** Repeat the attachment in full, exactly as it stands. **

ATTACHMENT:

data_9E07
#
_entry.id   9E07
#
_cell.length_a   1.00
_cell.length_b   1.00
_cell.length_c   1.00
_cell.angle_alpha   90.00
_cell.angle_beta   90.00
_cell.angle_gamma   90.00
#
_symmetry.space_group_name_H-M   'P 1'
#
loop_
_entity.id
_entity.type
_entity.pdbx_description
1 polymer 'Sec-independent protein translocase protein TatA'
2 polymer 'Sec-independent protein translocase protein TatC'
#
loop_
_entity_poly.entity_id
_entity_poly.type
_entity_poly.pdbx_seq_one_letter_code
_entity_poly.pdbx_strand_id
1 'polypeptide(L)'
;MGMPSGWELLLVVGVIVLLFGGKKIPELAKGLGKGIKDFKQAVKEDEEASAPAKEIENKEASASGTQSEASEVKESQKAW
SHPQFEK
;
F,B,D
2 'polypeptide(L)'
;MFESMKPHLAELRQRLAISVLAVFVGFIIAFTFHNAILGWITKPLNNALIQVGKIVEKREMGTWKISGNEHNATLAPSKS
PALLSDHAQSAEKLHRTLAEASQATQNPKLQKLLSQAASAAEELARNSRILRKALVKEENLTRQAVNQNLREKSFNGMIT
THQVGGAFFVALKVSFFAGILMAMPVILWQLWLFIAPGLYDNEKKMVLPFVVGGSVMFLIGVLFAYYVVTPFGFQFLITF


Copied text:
data_9E07
#
_entry.id   9E07
#
_cell.length_a   1.00
_cell.length_b   1.00
_cell.length_c   1.00
_cell.angle_alpha   90.00
_cell.angle_beta   90.00
_cell.angle_gamma   90.00
#
_symmetry.space_group_name_H-M   'P 1'
#
loop_
_entity.id
_entity.type
_entity.pdbx_description
1 polymer 'Sec-independent protein translocase protein TatA'
2 polymer 'Sec-independent protein translocase protein TatC'
#
loop_
_entity_poly.entity_id
_entity_poly.type
_entity_poly.pdbx_seq_one_letter_code
_entity_poly.pdbx_strand_id
1 'polypeptide(L)'
;MGMPSGWELLLVVGVIVLLFGGKKIPELAKGLGKGIKDFKQAVKEDEEASAPAKEIENKEASASGTQSEASEVKESQKAW
SHPQFEK
;
F,B,D
2 'polypeptide(L)'
;MFESMKPHLAELRQRLAISVLAVFVGFIIAFTFHNAILGWITKPLNNALIQVGKIVEKREMGTWKISGNEHNATLAPSKS
PALLSDHAQSAEKLHRTLAEASQATQNPKLQKLLSQAASAAEELARNSRILRKALVKEENLTRQAVNQNLREKSFNGMIT
THQVGGAFFVALKVSFFAGILMAMPVILWQLWLFIAPGLYDNEKKMVLPFVVGGSVMFLIGVLFAYYVVTPFGFQFLITF